Here at Daston, the CFOs at the companies that we work with often tell us how managing cash flow is imperative to their business success. Over the last few years, supply chain disruptions, evolving customer expectations, labor shortages, and interruptions in global trade have brought it into even sharper focus.

If your company is struggling with poor cash flow and can’t figure out the culprit, read on. Here are some signs of poor cash management, a list of cash management essentials, and some tips for closing the gap between the two.

Signs of Poor Cash Management

Here are some signs that your company may be experiencing poor cash management:

  • Poor visibility into cash flow. It’s tough to manage cash effectively if you don’t know how much is available, and companies often have limited insight into their current cash flow. Checking a single account balance doesn’t provide a complete picture because you don’t always know which transactions have cleared the bank and which haven’t, and if the current balance includes the previous day’s deposits or recent vendor payments. Getting this information often involves manually comparing bank transactions to actual accounting entries. Because this manual process is so time-consuming, companies may only perform bank reconciliation a few times per month. The rest of the time, there is an inaccurate understanding of current cash flow, so they are basing financial decisions on out-of-date information.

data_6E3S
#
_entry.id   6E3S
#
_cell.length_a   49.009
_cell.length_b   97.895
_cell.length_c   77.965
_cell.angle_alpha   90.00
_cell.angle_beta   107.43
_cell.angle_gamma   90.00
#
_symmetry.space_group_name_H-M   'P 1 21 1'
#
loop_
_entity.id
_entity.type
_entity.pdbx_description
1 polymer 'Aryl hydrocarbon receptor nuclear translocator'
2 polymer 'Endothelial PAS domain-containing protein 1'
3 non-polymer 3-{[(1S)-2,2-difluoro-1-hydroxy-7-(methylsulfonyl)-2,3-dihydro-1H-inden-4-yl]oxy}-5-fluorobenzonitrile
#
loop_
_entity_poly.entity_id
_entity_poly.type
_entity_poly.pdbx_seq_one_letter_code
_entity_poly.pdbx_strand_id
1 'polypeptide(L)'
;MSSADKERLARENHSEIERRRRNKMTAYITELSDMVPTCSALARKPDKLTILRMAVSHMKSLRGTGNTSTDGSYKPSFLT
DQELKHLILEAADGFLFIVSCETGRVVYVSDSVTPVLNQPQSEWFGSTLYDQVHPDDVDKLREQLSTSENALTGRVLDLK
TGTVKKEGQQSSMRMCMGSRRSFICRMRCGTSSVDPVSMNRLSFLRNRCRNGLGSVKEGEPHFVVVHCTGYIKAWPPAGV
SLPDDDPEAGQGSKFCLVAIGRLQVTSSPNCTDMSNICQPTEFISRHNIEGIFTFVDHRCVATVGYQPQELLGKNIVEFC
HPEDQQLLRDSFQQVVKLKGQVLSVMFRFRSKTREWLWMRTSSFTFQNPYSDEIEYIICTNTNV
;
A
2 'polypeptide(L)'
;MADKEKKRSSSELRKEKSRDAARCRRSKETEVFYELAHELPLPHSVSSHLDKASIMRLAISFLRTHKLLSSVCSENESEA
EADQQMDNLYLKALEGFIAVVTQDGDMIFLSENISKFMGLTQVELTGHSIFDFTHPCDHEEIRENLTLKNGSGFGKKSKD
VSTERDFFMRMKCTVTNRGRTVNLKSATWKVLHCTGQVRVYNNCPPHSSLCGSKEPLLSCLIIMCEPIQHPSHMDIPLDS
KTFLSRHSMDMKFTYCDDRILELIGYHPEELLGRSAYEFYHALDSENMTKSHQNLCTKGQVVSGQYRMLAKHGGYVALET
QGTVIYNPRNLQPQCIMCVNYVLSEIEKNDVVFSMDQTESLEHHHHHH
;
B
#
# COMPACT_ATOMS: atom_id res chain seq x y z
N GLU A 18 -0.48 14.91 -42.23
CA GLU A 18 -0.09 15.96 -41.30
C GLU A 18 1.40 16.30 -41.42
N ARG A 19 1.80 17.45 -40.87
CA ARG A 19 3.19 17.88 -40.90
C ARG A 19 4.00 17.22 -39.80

• Unreliable cash flow forecasts. To stay in business, vendor bills, employee salaries, and other expenses must be paid, even if cash isn’t on hand. To ensure they meet these obligations, companies often have a line of credit with lenders. Knowing how much cash you need in the short term to fund the business and the outstanding receivables is important. Unfortunately, inaccurate cash flow forecasts can lead organizations to request more credit than they actually need, which typically increases interest rates.